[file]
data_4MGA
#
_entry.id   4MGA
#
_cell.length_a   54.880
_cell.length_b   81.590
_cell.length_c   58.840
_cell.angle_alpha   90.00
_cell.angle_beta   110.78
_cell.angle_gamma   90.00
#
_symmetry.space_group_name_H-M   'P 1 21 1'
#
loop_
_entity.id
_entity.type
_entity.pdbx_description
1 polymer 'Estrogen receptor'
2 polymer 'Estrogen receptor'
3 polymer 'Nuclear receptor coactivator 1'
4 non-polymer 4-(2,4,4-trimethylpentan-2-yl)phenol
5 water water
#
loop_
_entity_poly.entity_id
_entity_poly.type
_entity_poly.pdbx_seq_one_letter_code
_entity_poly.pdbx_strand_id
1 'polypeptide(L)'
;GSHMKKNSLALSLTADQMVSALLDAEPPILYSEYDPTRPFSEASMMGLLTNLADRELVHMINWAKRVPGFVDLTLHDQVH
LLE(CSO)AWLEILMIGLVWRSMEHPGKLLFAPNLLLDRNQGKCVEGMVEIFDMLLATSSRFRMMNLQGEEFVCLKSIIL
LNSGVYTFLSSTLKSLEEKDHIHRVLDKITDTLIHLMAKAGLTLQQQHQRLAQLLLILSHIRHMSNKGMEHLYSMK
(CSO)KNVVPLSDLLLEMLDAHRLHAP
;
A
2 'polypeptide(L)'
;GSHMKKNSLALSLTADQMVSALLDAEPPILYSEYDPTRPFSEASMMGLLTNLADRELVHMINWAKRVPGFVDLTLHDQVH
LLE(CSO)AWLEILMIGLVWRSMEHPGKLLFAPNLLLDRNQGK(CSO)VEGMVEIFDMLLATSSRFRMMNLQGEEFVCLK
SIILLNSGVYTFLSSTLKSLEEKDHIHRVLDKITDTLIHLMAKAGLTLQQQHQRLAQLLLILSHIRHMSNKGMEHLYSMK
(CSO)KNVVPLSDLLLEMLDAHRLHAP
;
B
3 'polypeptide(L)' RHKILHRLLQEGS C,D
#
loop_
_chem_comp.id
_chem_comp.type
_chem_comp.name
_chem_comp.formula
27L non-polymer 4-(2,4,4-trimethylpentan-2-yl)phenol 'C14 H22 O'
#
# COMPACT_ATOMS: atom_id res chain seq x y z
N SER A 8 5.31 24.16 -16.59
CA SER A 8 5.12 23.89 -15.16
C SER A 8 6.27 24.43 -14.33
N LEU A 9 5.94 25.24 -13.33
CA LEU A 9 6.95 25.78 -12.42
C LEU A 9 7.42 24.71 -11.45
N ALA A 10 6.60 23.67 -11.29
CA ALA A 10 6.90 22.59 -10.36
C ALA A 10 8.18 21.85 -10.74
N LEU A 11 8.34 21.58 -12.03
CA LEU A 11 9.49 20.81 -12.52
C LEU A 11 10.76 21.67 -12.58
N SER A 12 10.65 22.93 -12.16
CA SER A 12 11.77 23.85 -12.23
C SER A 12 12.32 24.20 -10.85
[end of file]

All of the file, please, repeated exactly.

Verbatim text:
data_4MGA
#
_entry.id   4MGA
#
_cell.length_a   54.880
_cell.length_b   81.590
_cell.length_c   58.840
_cell.angle_alpha   90.00
_cell.angle_beta   110.78
_cell.angle_gamma   90.00
#
_symmetry.space_group_name_H-M   'P 1 21 1'
#
loop_
_entity.id
_entity.type
_entity.pdbx_description
1 polymer 'Estrogen receptor'
2 polymer 'Estrogen receptor'
3 polymer 'Nuclear receptor coactivator 1'
4 non-polymer 4-(2,4,4-trimethylpentan-2-yl)phenol
5 water water
#
loop_
_entity_poly.entity_id
_entity_poly.type
_entity_poly.pdbx_seq_one_letter_code
_entity_poly.pdbx_strand_id
1 'polypeptide(L)'
;GSHMKKNSLALSLTADQMVSALLDAEPPILYSEYDPTRPFSEASMMGLLTNLADRELVHMINWAKRVPGFVDLTLHDQVH
LLE(CSO)AWLEILMIGLVWRSMEHPGKLLFAPNLLLDRNQGKCVEGMVEIFDMLLATSSRFRMMNLQGEEFVCLKSIIL
LNSGVYTFLSSTLKSLEEKDHIHRVLDKITDTLIHLMAKAGLTLQQQHQRLAQLLLILSHIRHMSNKGMEHLYSMK
(CSO)KNVVPLSDLLLEMLDAHRLHAP
;
A
2 'polypeptide(L)'
;GSHMKKNSLALSLTADQMVSALLDAEPPILYSEYDPTRPFSEASMMGLLTNLADRELVHMINWAKRVPGFVDLTLHDQVH
LLE(CSO)AWLEILMIGLVWRSMEHPGKLLFAPNLLLDRNQGK(CSO)VEGMVEIFDMLLATSSRFRMMNLQGEEFVCLK
SIILLNSGVYTFLSSTLKSLEEKDHIHRVLDKITDTLIHLMAKAGLTLQQQHQRLAQLLLILSHIRHMSNKGMEHLYSMK
(CSO)KNVVPLSDLLLEMLDAHRLHAP
;
B
3 'polypeptide(L)' RHKILHRLLQEGS C,D
#
loop_
_chem_comp.id
_chem_comp.type
_chem_comp.name
_chem_comp.formula
27L non-polymer 4-(2,4,4-trimethylpentan-2-yl)phenol 'C14 H22 O'
#
# COMPACT_ATOMS: atom_id res chain seq x y z
N SER A 8 5.31 24.16 -16.59
CA SER A 8 5.12 23.89 -15.16
C SER A 8 6.27 24.43 -14.33
N LEU A 9 5.94 25.24 -13.33
CA LEU A 9 6.95 25.78 -12.42
C LEU A 9 7.42 24.71 -11.45
N ALA A 10 6.60 23.67 -11.29
CA ALA A 10 6.90 22.59 -10.36
C ALA A 10 8.18 21.85 -10.74
N LEU A 11 8.34 21.58 -12.03
CA LEU A 11 9.49 20.81 -12.52
C LEU A 11 10.76 21.67 -12.58
N SER A 12 10.65 22.93 -12.16
CA SER A 12 11.77 23.85 -12.23
C SER A 12 12.32 24.20 -10.85